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Conserv Lett. 2018 Sep-Oct;11(5):e12564. doi: 10.1111/conl.12564. Epub 2018 May 8.

The major barriers to evidence-informed conservation policy and possible solutions.

Author information

1
Department of Geography University of Cambridge Downing Place Cambridge CB2 3EN United Kingdom.
2
School of Environmental Sciences University of East Anglia Norwich Research Park Norwich NR4 7TJ United Kingdom.
3
Department of Zoology University of Cambridge The David Attenborough Building, Pembroke Street Cambridge CB2 3QZ United Kingdom.
4
Centre for the Study of Existential Risk University of Cambridge 16 Mill Lane Cambridge CB2 1SB.
5
Corvinus University of Budapest Fővám tér 8 Budapest 1093 Hungary.
6
UN World Conservation Monitoring Centre 219 Huntingdon Road Cambridge CB3 0DL.
7
Luc Hoffmann Institute c/o WWF International Avenue du Mont Blanc 1196 Gland Switzerland.
8
Centre for Science and Policy 10 Trumpington St. Cambridge CB2 1QA United Kingdom.
9
Birdlife International The David Attenborough Building Pembroke Street Cambridge CB2 3QZ United Kingdom.
10
University of Cambridge Institute for Sustainability Leadership 1 Trumpington Street Cambridge CB2 1QA United Kingdom.
11
ARC Centre of Excellence for Environmental Decisions University of Queensland St Lucia 4072 Australia.
12
Forest Ecology and Conservation Group, Department of Plant Sciences University of Cambridge Downing Street Cambridge CB2 3EA United Kingdom.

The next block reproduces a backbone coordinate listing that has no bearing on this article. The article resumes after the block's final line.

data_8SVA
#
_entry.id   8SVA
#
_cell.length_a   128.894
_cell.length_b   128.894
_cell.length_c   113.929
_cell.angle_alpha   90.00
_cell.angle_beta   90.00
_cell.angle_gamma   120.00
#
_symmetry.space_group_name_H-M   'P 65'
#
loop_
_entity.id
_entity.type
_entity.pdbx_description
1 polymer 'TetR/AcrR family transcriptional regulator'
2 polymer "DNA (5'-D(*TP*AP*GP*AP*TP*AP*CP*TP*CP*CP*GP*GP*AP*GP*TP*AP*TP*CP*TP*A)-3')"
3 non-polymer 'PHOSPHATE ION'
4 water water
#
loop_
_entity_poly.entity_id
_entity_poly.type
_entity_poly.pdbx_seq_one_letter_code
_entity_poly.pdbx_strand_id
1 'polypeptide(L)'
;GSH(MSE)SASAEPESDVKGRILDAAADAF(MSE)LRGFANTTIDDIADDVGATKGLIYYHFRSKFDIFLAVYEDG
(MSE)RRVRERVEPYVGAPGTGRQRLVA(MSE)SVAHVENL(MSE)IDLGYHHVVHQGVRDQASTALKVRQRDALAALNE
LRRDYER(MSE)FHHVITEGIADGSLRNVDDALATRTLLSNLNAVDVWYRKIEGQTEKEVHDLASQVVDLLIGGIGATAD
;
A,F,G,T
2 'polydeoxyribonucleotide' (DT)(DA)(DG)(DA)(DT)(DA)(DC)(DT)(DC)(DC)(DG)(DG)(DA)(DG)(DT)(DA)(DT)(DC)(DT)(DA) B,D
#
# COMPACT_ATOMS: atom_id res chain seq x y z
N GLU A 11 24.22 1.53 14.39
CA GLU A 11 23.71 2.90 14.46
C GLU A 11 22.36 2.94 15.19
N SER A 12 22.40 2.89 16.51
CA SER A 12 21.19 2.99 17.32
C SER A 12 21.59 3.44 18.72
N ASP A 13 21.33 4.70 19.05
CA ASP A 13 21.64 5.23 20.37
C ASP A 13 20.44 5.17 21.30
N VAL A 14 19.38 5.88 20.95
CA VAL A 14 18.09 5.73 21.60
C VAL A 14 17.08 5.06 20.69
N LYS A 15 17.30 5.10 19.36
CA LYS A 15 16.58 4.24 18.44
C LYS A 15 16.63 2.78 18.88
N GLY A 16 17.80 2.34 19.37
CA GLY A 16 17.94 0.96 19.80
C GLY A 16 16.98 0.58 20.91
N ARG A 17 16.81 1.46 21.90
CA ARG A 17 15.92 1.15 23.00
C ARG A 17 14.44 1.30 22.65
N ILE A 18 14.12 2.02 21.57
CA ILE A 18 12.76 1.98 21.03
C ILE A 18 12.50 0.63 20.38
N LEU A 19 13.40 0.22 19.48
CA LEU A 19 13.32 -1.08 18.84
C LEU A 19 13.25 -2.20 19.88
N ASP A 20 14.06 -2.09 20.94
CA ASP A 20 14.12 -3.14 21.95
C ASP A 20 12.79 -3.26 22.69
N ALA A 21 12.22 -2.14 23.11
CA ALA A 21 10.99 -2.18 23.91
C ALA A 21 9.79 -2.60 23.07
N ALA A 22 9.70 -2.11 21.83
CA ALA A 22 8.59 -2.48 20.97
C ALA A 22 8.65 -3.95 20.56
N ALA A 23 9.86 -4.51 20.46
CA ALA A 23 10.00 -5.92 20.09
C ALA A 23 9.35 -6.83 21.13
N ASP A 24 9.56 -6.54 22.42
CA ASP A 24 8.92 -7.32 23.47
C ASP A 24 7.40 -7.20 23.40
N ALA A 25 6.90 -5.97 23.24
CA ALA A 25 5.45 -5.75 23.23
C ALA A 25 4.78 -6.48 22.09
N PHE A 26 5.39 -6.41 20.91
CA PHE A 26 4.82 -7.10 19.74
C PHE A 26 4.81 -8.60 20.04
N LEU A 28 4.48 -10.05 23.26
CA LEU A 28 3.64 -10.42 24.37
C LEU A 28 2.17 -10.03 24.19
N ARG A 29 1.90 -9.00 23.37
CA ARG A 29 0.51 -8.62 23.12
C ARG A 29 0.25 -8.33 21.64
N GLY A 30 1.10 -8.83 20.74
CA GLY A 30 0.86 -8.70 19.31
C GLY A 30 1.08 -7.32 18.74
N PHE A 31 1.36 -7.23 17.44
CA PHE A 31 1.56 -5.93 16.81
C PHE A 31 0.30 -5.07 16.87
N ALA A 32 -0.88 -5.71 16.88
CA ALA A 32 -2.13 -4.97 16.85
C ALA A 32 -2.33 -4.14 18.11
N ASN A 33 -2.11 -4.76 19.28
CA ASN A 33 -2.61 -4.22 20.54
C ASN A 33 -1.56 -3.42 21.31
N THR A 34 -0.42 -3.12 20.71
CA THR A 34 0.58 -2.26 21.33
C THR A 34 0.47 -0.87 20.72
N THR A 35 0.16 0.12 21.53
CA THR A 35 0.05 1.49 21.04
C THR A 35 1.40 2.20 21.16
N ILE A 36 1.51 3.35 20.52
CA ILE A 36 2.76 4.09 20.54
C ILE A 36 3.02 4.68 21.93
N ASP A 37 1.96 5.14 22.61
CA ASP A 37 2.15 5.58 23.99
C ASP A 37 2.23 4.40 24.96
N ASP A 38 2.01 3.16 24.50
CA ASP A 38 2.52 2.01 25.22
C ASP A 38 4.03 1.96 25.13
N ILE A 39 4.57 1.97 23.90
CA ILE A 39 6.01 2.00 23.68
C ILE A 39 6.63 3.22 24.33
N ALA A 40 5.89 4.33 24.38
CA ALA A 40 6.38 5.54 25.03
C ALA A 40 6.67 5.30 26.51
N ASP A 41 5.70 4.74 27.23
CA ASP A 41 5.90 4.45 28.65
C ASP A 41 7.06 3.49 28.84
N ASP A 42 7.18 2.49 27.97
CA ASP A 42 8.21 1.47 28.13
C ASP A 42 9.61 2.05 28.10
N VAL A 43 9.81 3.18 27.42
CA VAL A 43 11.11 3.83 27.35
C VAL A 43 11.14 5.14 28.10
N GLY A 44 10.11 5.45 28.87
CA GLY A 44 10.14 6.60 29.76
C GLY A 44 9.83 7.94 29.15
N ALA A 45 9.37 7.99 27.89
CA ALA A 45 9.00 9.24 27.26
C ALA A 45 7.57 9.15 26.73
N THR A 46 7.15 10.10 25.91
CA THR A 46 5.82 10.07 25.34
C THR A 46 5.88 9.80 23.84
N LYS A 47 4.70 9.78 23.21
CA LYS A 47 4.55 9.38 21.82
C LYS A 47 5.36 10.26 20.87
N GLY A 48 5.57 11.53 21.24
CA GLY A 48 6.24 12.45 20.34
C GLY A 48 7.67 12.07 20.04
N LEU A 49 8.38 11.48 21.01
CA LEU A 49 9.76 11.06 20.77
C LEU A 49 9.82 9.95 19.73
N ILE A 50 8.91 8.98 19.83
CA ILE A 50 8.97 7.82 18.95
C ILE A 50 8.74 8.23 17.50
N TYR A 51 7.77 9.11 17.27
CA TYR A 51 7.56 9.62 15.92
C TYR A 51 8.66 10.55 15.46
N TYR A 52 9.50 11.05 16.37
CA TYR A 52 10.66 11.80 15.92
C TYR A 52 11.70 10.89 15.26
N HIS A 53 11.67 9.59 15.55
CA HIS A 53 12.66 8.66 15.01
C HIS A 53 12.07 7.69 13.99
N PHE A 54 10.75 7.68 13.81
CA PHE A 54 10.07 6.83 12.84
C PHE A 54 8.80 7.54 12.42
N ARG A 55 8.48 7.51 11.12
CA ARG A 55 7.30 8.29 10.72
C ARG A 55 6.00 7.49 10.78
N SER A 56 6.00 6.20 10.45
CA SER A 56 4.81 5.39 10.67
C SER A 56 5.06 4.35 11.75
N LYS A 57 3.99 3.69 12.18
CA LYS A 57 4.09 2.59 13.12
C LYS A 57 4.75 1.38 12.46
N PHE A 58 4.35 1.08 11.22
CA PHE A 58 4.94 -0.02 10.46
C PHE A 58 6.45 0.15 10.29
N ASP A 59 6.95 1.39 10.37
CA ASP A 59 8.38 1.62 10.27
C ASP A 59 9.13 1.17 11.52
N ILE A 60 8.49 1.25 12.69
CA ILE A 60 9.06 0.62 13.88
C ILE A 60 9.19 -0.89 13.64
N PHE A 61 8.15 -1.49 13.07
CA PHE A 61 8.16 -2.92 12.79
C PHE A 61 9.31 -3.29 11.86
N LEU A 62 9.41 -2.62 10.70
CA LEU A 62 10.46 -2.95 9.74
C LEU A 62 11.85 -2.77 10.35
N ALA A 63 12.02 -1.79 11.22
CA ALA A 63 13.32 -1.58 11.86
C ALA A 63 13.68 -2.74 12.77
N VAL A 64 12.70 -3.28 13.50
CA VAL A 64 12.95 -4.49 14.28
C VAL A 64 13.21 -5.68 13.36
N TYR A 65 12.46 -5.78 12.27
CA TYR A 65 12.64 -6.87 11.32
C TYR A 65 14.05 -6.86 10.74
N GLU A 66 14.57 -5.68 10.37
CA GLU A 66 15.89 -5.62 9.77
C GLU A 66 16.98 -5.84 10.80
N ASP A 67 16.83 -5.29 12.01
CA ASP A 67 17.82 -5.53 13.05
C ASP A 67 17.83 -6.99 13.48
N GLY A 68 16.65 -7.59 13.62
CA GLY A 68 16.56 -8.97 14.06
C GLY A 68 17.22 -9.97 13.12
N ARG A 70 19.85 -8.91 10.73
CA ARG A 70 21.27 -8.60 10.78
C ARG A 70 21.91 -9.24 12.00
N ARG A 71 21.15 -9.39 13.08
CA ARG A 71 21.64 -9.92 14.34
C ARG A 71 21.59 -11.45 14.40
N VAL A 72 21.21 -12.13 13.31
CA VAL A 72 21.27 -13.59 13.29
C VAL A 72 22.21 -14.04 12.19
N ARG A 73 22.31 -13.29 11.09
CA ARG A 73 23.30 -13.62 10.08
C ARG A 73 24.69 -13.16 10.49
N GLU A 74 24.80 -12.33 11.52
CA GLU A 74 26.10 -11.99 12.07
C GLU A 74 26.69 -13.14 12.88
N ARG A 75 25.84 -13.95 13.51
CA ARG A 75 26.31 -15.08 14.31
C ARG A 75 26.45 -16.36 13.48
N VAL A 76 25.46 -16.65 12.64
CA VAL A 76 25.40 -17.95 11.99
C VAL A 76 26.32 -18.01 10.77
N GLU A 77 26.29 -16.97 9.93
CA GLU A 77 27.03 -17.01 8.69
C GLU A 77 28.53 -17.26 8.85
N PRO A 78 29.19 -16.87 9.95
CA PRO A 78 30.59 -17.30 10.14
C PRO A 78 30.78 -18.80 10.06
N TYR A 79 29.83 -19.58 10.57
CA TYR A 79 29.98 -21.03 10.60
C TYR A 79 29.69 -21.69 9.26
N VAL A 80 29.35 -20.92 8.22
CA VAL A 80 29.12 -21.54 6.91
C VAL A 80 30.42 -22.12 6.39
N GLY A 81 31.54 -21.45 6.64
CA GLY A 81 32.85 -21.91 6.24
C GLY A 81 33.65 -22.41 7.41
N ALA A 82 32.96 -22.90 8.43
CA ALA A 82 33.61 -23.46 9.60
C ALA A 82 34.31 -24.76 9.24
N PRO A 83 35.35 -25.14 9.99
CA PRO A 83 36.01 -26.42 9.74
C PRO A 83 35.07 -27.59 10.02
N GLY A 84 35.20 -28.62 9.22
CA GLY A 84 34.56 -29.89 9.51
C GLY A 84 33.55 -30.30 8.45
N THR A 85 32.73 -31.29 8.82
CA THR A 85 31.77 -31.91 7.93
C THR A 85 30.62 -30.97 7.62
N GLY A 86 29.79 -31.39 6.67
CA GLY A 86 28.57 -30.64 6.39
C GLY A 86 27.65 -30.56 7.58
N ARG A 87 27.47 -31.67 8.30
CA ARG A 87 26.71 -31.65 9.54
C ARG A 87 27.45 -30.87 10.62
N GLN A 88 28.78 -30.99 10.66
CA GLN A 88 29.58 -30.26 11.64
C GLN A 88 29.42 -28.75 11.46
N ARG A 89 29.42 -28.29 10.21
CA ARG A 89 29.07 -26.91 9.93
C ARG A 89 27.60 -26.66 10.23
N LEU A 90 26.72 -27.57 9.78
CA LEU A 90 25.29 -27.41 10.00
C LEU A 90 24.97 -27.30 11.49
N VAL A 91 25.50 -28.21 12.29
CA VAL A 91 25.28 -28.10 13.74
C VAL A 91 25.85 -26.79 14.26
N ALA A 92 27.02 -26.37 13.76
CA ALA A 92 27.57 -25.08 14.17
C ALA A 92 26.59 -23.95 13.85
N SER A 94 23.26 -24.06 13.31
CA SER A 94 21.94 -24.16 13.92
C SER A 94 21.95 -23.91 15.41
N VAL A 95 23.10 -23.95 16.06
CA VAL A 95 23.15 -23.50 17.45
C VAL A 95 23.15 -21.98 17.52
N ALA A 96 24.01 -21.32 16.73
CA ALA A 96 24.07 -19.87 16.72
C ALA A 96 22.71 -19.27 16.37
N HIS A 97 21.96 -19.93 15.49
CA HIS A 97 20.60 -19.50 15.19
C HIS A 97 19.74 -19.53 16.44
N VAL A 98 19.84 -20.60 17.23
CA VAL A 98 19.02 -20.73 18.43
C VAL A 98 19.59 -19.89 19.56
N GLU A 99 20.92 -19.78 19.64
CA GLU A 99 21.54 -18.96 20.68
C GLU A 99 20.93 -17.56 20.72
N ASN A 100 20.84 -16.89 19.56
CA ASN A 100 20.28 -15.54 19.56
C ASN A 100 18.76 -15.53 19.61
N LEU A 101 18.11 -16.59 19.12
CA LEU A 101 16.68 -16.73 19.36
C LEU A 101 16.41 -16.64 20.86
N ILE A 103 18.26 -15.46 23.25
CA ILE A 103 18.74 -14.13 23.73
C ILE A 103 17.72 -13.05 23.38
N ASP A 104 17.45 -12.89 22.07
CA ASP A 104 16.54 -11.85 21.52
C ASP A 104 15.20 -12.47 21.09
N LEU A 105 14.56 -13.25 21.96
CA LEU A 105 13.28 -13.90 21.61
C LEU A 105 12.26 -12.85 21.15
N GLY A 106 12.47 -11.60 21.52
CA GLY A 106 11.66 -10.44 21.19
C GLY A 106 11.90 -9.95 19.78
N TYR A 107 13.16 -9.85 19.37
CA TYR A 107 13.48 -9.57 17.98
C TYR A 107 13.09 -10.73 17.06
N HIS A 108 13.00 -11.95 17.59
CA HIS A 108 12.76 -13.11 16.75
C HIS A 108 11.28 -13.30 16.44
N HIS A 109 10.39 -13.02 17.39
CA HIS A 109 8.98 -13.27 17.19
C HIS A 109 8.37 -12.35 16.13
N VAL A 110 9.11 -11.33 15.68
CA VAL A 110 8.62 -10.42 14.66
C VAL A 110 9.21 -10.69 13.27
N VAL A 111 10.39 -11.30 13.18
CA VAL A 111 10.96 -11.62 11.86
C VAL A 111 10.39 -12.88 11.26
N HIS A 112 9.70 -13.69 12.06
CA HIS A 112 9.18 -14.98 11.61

13
RSPB Centre of Conservation Science Royal Society for the Protection of Birds, The Lodge Sandy Bedfordshire SG19 2DL United Kingdom.
14
Centre for Ecology and Conservation, College of Life and Environmental Sciences University of Exeter Penryn Cornwall TR10 9FE United Kingdom.

Abstract

Conservation policy decisions can suffer from a lack of evidence, hindering effective decision-making. In nature conservation, studies investigating why policy is often not evidence-informed have tended to focus on Western democracies, with relatively small samples. To understand global variation and challenges better, we established a global survey aimed at identifying top barriers and solutions to the use of conservation science in policy. This obtained the views of 758 people in policy, practice, and research positions from 68 countries across six languages. Here we show that, contrary to popular belief, there is agreement between groups about how to incorporate conservation science into policy, and there is thus room for optimism. Barriers related to the low priority of conservation were considered to be important, while mainstreaming conservation was proposed as a key solution. Therefore, priorities should focus on convincing the public of the importance of conservation as an issue, which will then influence policy-makers to adopt pro-environmental long-term policies.

KEYWORDS:

conservation policy; evidence‐based conservation; evidence‐informed conservation; knowledge exchange; political science; science communication; science‐policy

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